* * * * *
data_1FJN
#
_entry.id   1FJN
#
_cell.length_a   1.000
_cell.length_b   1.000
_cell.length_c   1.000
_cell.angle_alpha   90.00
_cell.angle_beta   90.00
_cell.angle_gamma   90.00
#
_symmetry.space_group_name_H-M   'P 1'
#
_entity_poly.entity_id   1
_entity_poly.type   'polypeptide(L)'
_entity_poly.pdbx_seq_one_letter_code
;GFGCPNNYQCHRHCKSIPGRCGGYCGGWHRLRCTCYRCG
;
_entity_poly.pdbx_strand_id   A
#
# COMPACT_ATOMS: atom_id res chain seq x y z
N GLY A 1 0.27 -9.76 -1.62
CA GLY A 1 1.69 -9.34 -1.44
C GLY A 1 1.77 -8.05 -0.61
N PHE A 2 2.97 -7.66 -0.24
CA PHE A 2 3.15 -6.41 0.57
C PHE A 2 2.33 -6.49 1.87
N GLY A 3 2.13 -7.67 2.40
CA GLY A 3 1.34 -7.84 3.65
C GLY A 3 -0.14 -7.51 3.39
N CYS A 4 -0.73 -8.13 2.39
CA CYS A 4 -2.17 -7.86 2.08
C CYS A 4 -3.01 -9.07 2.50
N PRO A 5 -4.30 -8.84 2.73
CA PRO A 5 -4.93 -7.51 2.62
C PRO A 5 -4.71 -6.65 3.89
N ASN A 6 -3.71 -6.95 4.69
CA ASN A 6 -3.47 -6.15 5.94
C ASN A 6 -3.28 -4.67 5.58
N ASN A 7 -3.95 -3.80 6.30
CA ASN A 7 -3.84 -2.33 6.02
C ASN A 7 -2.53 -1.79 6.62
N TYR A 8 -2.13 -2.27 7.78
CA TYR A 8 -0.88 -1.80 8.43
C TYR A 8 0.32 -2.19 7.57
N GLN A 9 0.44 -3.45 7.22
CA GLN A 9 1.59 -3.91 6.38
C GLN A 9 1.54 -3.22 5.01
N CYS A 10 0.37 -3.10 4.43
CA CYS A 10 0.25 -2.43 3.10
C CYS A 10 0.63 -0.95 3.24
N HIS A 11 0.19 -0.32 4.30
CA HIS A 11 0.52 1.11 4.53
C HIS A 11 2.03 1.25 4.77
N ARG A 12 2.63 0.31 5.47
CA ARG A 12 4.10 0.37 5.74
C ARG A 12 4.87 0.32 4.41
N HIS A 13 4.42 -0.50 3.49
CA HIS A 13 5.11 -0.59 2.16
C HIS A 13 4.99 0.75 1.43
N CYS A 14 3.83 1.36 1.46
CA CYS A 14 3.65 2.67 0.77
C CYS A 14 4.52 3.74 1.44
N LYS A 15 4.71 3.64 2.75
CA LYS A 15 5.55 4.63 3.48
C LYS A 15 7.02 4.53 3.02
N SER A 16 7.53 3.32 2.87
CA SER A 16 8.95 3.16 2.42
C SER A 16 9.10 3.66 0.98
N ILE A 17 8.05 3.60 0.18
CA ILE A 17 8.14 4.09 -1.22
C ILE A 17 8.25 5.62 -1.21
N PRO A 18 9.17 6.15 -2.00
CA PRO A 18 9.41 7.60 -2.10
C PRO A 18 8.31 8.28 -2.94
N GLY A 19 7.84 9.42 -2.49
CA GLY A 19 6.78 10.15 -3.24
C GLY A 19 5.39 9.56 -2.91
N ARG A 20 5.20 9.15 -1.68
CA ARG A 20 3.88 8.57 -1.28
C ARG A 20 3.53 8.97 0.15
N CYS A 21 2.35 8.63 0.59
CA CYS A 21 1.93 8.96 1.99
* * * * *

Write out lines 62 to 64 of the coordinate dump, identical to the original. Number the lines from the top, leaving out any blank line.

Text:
CA CYS A 14 3.65 2.67 0.77
C CYS A 14 4.52 3.74 1.44
N LYS A 15 4.71 3.64 2.75